Keeping with my game plan of Individual contact with each and every person attending the class is paramount.

Individual mentorship is essential in the learning process and makes the student feel successful and part of the group.

I work with the team concept only with group approval.
Team concept will allow for a much better success ratio only when the group agrees to it.

"Just A Trim-Tab." Buckminster Fuller

Service is the rent we pay for the privilege of living on this earthĒ - N.Eldon Tanner.

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post #3 of 7 (permalink) Old 12-27-2004, 06:00 PM
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Klem, sent you a pm
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post #4 of 7 (permalink) Old 01-07-2005, 11:12 AM Thread Starter
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Thanks Speybum

Speybum, I agree with you that lesson plans are the heart of an effective instructor. Spending 30 years in public school as a music teacher drove home the fact that 1. Unexpected circumstance, 2. Studentís moods, 3. Teacherís mood, 4. Physical surrounding and 5. The dayís goal all played a part in being effective.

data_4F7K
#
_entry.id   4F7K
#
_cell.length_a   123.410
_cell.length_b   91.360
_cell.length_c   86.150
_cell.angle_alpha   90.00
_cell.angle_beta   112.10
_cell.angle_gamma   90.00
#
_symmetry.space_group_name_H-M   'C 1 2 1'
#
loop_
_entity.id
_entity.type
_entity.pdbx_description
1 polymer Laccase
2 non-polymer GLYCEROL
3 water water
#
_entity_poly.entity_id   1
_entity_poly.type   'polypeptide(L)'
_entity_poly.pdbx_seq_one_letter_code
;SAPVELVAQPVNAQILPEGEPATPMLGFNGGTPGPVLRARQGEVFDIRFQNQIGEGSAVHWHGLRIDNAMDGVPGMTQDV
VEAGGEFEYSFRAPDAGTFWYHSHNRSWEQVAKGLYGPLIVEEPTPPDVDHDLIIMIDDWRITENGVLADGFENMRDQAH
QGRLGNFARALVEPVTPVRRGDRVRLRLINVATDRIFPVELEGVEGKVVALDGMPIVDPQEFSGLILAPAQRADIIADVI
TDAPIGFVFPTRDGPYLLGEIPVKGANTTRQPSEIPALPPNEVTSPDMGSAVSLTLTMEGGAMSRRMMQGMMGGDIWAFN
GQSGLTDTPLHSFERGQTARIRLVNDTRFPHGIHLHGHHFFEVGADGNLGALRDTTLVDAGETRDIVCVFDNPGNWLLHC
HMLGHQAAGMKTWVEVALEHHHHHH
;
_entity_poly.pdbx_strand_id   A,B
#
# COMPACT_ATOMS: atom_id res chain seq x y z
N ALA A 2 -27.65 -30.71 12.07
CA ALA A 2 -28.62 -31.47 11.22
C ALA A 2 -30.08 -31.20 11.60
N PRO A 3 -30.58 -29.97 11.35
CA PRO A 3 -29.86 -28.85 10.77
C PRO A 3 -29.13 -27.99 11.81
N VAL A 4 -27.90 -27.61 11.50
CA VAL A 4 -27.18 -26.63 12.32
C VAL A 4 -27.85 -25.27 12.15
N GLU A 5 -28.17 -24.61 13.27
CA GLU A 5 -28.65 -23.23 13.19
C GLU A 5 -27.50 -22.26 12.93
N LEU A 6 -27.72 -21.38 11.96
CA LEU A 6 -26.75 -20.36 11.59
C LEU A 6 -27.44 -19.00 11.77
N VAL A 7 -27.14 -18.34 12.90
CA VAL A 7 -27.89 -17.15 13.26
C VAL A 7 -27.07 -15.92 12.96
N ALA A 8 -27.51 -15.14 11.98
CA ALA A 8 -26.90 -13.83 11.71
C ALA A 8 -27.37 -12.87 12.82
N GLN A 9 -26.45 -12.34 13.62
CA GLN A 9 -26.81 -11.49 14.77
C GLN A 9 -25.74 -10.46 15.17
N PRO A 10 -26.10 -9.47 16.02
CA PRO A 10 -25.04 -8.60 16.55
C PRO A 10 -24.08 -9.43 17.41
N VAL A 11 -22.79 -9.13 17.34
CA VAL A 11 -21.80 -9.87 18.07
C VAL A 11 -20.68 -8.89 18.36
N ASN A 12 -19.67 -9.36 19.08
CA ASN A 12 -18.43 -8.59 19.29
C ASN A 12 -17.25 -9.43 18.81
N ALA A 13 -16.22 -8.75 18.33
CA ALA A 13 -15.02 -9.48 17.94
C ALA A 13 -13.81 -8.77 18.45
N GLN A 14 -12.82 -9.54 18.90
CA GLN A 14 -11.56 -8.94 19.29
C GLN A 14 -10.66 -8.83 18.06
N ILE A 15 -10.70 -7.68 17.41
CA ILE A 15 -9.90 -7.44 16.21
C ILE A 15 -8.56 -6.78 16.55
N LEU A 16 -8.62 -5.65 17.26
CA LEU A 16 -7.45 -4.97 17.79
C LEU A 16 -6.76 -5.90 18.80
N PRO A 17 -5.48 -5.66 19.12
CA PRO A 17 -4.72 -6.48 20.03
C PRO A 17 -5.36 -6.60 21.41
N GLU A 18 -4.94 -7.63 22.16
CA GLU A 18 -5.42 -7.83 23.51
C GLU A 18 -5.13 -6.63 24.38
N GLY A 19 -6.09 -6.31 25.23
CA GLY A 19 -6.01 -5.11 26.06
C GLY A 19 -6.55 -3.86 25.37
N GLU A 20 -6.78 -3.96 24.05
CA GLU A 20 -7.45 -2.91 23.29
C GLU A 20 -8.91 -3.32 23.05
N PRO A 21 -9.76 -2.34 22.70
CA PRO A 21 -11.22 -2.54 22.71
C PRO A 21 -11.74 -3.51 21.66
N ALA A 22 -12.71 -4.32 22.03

My preparation for the THCI includes lesson plans for many situations encompassing student numbers and physical setting. Your input is what Iím looking for - individual contact in a large setting. My question is: how do you give each student contact so as not to ignore the others? How do you make each individual feel successful?

My philosophy is to get everyone involved immediately but not through individual contact but rather group participation. That is why I like the pantomiming and dry rod work as a group. Everyone is doing something and then approach individuals for personal contact after the group has tasks to work on. The reason for the original post was to see how other instructor approached large groups.